In February of 2016, Bicknell Residents Samuel Chambers and Kelly White filed a lawsuit against Officer Kevin Carroll, the City of Bicknell, other Bicknell police officers. The lawsuit alleged that the Bicknell Police Department and their police officers violated their constitutional rights during an incident that occurred in February of 2014. The case was recently settled and a motion to dismiss is currently pending in a Knox County Superior Court.
“This case demonstrates that even in smaller, more rural communities, citizens have the right not to be wrongfully arrested or to have excessive force used against them by police,” said Scott Barnhart of Keffer Barnhart LLP, who represented Mr. Chambers and Mr. White in the case. He continued, “a civil rights lawsuit like this one serves as an important reminder to the community and to police officers who may not know, may have forgotten, or may not care about those important constitutional rights.”
The lawsuit alleged that officers violated the men’s Fourth Amendment rights. Specifically, the complaint alleged that on February 4, 2015, Officer Kevin Carroll arrested Mr. Chambers and Mr. White at a Bicknell gas station. It continued that after both men had placed their hands on the hood of the car, Officer Carroll told Mr. White and Mr. Chambers “Don’t move, or you’ll regret it.”
The complaint further alleged that after taking him to the police department, Officer Carroll escorted Mr. White through the dispatch area. Officer Carroll pushed Mr. White to the ground, who was handcuffed. After exiting the building, Officer Carroll pushed Mr. White down to asphalt in front of his BPD car. Officer Carroll stood over Mr. White, and removed his badge while asking Mr. White if Mr. White “wanted to do this.”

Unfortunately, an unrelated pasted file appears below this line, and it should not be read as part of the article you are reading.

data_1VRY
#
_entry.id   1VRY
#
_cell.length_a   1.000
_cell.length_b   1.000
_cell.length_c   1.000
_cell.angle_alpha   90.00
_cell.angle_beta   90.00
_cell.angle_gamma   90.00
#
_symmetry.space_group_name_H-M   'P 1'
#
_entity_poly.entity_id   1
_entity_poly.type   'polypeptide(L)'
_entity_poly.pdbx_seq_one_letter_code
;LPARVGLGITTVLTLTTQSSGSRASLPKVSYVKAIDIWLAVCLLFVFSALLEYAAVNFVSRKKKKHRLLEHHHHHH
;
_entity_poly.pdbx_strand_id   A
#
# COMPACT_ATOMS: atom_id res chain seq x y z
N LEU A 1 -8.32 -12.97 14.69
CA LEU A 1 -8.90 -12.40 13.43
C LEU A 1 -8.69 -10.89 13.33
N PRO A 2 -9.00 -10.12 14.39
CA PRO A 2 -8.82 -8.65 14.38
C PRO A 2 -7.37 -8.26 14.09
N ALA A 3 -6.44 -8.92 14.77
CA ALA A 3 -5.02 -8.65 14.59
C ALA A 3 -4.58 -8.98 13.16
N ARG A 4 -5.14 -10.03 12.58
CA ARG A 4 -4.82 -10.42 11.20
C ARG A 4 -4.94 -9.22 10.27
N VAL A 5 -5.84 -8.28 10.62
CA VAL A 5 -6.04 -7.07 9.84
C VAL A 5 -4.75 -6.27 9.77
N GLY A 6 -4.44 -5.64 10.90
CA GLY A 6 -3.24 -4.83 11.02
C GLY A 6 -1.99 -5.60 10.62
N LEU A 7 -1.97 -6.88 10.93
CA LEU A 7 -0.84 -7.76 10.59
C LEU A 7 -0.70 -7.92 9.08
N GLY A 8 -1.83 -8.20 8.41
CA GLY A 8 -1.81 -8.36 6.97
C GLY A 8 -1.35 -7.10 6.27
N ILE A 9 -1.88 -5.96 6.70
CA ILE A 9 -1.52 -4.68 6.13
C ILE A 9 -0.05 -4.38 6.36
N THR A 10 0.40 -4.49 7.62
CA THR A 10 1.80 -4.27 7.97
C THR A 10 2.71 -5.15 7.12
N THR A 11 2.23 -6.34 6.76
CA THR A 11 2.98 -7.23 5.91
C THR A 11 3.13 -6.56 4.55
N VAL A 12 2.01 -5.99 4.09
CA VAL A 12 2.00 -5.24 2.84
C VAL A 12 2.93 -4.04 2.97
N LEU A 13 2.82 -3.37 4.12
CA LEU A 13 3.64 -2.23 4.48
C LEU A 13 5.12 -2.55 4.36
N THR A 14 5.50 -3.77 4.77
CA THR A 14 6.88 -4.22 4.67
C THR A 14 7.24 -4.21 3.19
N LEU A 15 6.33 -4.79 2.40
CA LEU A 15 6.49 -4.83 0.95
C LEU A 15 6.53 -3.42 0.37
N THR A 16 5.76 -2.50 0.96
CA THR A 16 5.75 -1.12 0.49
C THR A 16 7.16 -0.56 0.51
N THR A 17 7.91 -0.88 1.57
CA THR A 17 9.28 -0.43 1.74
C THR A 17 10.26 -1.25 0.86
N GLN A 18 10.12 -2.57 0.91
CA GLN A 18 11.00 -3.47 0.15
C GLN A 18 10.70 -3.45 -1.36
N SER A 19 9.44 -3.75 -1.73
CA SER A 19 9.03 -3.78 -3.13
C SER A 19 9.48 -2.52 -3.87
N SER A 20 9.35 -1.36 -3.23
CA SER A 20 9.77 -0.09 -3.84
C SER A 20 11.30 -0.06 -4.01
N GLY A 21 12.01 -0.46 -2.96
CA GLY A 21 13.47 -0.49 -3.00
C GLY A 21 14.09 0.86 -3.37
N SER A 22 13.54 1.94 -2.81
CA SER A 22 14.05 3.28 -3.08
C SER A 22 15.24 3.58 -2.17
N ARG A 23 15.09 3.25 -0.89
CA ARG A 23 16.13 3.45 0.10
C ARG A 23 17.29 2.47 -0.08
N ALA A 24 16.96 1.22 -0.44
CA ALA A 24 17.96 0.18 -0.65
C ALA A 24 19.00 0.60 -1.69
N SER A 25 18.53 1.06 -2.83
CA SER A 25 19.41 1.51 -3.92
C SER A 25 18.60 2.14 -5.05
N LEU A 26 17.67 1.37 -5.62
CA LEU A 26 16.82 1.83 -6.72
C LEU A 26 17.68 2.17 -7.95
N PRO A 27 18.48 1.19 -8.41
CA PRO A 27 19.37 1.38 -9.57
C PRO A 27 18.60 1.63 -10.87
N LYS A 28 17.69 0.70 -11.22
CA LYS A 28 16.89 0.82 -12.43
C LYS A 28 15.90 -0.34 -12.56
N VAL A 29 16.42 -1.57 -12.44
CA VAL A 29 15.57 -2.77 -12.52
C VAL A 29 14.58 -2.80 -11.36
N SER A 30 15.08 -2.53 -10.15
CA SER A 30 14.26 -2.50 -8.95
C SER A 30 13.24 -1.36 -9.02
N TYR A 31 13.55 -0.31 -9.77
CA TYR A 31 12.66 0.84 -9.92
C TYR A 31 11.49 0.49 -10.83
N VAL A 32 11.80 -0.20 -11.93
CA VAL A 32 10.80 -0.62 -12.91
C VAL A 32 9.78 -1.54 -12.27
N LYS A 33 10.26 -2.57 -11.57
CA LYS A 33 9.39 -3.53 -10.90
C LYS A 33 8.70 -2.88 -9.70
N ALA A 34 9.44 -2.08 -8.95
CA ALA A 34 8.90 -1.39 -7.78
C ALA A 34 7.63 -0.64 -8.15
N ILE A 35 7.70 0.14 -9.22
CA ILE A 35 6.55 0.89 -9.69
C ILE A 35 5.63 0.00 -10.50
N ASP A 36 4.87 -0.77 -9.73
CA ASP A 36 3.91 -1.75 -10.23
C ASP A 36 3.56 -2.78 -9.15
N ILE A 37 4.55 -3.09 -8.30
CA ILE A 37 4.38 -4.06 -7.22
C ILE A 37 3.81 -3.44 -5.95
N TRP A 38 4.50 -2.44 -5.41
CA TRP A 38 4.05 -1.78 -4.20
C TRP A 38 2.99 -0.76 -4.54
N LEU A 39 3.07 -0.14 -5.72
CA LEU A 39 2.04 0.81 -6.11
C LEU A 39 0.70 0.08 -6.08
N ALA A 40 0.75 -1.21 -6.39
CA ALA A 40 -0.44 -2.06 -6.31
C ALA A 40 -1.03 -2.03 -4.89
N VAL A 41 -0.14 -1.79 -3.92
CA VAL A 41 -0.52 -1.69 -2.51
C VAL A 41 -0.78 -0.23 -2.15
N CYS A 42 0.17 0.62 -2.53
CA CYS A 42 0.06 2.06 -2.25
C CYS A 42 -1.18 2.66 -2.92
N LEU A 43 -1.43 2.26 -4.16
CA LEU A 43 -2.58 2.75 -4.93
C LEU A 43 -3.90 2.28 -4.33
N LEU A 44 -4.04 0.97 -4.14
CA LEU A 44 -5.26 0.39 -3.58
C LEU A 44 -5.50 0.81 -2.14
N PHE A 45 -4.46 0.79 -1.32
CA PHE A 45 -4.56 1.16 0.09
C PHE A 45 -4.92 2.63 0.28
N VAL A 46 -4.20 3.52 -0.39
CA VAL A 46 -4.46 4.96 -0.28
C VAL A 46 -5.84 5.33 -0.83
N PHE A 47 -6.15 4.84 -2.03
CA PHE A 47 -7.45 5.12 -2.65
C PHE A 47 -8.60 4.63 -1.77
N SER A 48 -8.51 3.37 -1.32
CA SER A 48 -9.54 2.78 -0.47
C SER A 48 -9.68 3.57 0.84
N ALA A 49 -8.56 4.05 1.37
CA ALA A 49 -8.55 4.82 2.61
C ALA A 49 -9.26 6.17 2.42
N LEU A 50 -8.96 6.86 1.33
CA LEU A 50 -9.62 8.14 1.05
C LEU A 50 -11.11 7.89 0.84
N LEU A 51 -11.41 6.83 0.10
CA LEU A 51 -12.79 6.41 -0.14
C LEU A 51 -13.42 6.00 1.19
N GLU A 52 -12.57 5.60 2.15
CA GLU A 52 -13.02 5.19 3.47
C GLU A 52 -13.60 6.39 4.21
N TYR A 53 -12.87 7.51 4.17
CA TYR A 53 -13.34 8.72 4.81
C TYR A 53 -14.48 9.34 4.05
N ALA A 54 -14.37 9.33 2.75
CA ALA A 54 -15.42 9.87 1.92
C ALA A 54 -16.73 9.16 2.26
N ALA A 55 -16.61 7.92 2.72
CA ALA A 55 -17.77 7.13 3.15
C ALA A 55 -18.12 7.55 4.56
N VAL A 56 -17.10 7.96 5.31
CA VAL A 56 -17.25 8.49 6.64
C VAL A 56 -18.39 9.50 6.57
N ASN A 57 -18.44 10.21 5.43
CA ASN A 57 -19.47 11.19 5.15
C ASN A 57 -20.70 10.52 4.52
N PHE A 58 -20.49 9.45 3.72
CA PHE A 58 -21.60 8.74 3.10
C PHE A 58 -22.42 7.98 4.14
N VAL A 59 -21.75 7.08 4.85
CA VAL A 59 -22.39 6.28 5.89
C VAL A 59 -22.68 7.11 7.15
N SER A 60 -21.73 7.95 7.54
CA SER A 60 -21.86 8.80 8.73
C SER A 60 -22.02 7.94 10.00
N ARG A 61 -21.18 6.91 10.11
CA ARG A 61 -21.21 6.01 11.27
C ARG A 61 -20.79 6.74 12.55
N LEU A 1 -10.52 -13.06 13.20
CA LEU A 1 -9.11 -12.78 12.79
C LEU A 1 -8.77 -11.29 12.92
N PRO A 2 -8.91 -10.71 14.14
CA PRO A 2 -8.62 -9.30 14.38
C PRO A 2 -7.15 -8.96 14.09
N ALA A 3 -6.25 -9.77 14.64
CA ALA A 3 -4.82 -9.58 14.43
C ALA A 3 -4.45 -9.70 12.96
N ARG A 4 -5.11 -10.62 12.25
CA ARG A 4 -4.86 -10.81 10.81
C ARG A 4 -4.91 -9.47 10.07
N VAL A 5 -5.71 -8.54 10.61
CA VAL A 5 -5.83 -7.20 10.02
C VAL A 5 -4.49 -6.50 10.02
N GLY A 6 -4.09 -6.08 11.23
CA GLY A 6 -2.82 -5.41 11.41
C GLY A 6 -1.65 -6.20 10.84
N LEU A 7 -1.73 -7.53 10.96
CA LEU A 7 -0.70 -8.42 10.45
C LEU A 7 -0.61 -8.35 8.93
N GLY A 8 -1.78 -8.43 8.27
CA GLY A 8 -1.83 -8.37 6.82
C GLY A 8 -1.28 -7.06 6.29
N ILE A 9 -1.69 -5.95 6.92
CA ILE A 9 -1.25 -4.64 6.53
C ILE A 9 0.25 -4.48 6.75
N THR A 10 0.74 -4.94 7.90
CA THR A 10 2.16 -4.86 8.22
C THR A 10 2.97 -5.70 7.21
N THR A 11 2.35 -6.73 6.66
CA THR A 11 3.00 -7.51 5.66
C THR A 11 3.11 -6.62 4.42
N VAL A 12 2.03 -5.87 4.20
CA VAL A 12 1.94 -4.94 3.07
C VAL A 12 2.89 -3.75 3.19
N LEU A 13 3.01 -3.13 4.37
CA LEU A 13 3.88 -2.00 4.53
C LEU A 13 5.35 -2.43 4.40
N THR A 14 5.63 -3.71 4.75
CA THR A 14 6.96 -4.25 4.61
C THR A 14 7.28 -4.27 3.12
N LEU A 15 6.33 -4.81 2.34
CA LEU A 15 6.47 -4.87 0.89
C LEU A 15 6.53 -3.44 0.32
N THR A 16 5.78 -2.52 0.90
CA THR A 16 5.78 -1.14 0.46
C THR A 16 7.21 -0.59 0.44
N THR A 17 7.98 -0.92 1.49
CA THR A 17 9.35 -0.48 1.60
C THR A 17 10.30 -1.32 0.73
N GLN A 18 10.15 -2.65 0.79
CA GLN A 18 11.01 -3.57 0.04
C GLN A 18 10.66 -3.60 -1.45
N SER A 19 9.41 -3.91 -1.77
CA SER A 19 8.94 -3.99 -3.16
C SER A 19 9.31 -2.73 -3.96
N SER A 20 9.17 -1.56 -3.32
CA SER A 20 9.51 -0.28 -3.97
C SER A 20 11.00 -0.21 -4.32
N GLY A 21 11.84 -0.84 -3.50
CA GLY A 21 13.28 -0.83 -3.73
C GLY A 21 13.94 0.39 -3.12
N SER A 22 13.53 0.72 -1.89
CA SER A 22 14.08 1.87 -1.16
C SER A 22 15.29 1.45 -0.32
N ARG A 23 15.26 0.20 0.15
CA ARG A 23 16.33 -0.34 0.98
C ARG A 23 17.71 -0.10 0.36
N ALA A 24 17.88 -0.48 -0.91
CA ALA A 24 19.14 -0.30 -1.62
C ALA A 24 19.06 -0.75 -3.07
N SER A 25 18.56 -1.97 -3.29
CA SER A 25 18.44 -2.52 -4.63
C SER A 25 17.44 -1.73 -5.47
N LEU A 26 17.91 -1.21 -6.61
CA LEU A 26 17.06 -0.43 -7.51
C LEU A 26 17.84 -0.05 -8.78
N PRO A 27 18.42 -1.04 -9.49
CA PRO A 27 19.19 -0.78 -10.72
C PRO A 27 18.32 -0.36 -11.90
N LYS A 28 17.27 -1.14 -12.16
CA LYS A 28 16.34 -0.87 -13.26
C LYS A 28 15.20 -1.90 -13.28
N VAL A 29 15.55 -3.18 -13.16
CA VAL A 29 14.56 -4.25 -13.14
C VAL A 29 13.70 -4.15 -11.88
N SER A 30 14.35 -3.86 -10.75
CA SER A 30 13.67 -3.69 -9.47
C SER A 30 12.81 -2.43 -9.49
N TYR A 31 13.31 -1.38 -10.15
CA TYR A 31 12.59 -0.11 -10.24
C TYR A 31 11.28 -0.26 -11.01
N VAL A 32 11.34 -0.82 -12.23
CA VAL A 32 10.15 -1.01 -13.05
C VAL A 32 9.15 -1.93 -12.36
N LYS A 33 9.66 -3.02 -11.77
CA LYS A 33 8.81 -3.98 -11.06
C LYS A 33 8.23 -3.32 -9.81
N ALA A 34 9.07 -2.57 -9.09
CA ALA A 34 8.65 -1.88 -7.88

Former Mayor Jon Flickinger testified under oath about Officer Kevin Carroll. The former mayor stated that he was aware that Officer Carroll has “a temper” and was aware of complaints made against him. It was recently reported in April of this year that Officer Carroll was suspended by the City for fifteen days without pay.
Portions of the encounter between the Bicknell Police Department and Mr. White were captured by a surveillance video camera in the Department. Mr. Barnhart noted that the video was an important aspect to the case. He said, “not only is there is an increased prevalence of surveillance video in many peoples’ lives today, but those videos can be an important part of police training.” Mr. Barnhart continued, “it is our sincere hope that the City uses that video, this case, and perhaps others to train and educate Bicknell police officers concerning the constitutional rights of the citizens they serve.”
Looking for an Indiana civil rights attorney that understands your rights? Contact the attorneys at Keffer Barnhart LLP today if you have questions or believe your constitutional or criminal rights have been violated. We stand ready to provide our clients with trusted representation and accurate information regarding the law and its application to their individualized case. Act now and contact us today at 1-800-NOT-GUILTY or (317) 857-0160.